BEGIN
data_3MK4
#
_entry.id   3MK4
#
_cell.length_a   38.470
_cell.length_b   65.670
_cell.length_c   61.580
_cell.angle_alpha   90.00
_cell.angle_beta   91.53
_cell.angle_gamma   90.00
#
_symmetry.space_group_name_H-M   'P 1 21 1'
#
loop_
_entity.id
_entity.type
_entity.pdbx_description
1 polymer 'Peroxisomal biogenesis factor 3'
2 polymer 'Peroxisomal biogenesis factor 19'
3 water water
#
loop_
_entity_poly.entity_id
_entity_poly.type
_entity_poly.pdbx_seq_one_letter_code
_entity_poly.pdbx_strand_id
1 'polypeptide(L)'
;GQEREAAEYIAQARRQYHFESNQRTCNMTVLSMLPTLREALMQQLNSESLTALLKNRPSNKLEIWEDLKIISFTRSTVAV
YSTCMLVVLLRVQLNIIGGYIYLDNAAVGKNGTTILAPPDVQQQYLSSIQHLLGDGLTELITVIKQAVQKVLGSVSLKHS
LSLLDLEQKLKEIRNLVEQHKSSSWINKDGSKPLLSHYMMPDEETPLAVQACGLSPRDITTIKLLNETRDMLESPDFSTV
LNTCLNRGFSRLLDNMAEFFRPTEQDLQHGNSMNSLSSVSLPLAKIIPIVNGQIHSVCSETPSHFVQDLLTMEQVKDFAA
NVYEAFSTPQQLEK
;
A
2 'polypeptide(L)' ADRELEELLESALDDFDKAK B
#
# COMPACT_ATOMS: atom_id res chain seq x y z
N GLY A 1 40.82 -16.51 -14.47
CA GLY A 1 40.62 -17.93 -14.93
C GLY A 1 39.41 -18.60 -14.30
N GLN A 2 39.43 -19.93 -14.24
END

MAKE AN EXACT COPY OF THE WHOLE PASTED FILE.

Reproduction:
data_3MK4
#
_entry.id   3MK4
#
_cell.length_a   38.470
_cell.length_b   65.670
_cell.length_c   61.580
_cell.angle_alpha   90.00
_cell.angle_beta   91.53
_cell.angle_gamma   90.00
#
_symmetry.space_group_name_H-M   'P 1 21 1'
#
loop_
_entity.id
_entity.type
_entity.pdbx_description
1 polymer 'Peroxisomal biogenesis factor 3'
2 polymer 'Peroxisomal biogenesis factor 19'
3 water water
#
loop_
_entity_poly.entity_id
_entity_poly.type
_entity_poly.pdbx_seq_one_letter_code
_entity_poly.pdbx_strand_id
1 'polypeptide(L)'
;GQEREAAEYIAQARRQYHFESNQRTCNMTVLSMLPTLREALMQQLNSESLTALLKNRPSNKLEIWEDLKIISFTRSTVAV
YSTCMLVVLLRVQLNIIGGYIYLDNAAVGKNGTTILAPPDVQQQYLSSIQHLLGDGLTELITVIKQAVQKVLGSVSLKHS
LSLLDLEQKLKEIRNLVEQHKSSSWINKDGSKPLLSHYMMPDEETPLAVQACGLSPRDITTIKLLNETRDMLESPDFSTV
LNTCLNRGFSRLLDNMAEFFRPTEQDLQHGNSMNSLSSVSLPLAKIIPIVNGQIHSVCSETPSHFVQDLLTMEQVKDFAA
NVYEAFSTPQQLEK
;
A
2 'polypeptide(L)' ADRELEELLESALDDFDKAK B
#
# COMPACT_ATOMS: atom_id res chain seq x y z
N GLY A 1 40.82 -16.51 -14.47
CA GLY A 1 40.62 -17.93 -14.93
C GLY A 1 39.41 -18.60 -14.30
N GLN A 2 39.43 -19.93 -14.24